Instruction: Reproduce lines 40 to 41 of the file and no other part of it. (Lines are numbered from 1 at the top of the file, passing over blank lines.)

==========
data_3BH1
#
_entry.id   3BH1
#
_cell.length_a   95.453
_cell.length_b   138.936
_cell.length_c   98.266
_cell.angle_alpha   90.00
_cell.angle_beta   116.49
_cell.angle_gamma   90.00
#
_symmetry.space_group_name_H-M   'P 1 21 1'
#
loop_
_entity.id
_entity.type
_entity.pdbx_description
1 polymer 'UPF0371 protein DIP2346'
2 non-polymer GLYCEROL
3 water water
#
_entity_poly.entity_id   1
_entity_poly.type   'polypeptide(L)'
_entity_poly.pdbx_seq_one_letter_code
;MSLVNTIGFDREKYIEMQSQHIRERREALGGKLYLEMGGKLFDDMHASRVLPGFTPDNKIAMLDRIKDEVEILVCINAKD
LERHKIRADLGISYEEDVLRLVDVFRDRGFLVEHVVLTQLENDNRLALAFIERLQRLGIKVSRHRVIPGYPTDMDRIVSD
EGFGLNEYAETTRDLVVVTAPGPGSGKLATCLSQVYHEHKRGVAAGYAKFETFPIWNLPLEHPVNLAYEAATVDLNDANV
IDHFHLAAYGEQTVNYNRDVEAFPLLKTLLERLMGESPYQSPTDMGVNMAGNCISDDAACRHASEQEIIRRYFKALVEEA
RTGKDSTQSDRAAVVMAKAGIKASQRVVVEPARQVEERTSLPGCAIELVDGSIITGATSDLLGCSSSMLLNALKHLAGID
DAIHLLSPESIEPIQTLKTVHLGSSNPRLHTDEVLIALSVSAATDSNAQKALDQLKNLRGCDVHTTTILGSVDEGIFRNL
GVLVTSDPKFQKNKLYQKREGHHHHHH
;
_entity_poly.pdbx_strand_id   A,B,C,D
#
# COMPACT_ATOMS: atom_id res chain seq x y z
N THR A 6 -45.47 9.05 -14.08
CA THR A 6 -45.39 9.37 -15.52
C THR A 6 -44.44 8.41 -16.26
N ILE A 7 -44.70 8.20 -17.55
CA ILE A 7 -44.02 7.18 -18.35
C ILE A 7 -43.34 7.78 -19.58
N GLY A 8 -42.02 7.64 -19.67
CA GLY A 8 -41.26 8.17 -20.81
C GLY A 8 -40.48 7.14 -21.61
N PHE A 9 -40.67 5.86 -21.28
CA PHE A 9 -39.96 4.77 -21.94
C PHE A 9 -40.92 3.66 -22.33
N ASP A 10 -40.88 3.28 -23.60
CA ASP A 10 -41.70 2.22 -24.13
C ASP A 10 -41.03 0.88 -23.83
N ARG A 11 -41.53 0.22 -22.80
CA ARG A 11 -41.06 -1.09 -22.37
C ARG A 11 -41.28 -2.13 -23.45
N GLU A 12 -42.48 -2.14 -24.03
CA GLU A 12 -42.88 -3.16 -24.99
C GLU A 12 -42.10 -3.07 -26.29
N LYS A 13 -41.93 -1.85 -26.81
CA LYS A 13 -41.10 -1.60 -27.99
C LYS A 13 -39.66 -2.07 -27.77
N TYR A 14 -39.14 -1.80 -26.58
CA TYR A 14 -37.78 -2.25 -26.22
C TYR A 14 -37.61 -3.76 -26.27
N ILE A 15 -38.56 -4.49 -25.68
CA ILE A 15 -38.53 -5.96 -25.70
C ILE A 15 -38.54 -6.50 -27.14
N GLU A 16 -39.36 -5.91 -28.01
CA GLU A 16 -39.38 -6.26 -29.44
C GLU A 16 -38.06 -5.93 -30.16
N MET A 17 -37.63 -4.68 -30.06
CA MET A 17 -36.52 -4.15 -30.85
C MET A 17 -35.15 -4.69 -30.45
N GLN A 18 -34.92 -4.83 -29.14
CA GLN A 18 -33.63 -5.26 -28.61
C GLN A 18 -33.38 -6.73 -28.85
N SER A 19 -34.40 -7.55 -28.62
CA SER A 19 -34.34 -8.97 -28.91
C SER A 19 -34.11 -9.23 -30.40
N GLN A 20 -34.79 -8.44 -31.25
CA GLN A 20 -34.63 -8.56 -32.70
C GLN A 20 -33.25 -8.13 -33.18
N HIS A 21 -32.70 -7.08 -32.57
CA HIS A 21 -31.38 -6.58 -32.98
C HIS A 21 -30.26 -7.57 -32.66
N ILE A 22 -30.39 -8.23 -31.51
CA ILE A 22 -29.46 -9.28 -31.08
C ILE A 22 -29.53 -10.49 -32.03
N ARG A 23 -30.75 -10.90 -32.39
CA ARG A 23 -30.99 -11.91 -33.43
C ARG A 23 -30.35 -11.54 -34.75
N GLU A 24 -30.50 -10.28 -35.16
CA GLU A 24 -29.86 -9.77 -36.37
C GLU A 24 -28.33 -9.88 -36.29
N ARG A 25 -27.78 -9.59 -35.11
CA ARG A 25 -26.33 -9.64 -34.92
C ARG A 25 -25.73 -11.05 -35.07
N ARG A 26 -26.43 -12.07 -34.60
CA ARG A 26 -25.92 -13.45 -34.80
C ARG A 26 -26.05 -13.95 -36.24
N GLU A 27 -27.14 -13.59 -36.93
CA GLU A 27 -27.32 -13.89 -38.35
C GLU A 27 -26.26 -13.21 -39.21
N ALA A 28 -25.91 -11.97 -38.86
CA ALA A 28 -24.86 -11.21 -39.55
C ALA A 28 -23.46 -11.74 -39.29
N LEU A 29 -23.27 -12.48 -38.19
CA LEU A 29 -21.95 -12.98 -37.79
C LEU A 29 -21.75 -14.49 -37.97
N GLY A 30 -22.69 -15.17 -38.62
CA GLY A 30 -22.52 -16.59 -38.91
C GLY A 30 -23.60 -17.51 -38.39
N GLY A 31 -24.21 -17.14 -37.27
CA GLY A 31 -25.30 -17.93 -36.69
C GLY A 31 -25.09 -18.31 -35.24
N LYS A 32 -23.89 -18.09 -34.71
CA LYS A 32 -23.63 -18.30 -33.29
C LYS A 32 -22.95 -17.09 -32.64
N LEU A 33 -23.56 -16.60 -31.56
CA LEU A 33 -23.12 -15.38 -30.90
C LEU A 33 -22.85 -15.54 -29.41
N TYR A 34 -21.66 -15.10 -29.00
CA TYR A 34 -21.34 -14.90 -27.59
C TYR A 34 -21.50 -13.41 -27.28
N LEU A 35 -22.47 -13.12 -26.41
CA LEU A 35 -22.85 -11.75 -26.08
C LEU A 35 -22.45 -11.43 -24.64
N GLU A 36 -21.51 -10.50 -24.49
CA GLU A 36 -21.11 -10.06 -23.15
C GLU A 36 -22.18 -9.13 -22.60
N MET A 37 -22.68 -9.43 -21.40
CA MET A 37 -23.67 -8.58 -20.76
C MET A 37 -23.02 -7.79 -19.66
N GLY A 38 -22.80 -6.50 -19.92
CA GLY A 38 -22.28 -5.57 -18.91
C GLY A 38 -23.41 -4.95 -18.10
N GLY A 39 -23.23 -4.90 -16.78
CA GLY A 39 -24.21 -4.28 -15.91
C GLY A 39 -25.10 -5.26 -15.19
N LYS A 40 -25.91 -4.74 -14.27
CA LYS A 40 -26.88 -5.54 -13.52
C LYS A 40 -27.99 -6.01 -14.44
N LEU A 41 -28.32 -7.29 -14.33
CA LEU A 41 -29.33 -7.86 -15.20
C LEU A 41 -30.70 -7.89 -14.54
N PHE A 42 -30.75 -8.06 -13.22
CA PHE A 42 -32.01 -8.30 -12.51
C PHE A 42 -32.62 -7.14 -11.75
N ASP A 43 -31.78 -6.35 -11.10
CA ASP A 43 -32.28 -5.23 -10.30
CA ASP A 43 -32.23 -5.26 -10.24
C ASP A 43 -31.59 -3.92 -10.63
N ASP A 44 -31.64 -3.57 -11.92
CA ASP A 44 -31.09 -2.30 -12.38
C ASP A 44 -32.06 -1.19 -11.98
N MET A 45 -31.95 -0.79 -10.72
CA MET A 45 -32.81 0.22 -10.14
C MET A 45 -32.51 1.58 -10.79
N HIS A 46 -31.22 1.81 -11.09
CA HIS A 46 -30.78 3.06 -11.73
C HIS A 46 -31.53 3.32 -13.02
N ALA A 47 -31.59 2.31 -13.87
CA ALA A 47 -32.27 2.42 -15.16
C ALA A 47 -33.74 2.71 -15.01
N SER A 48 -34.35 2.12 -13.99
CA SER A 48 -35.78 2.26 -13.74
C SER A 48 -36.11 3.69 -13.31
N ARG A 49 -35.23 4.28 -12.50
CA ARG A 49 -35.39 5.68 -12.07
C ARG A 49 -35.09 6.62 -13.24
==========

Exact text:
CA ILE A 7 -44.02 7.18 -18.35
C ILE A 7 -43.34 7.78 -19.58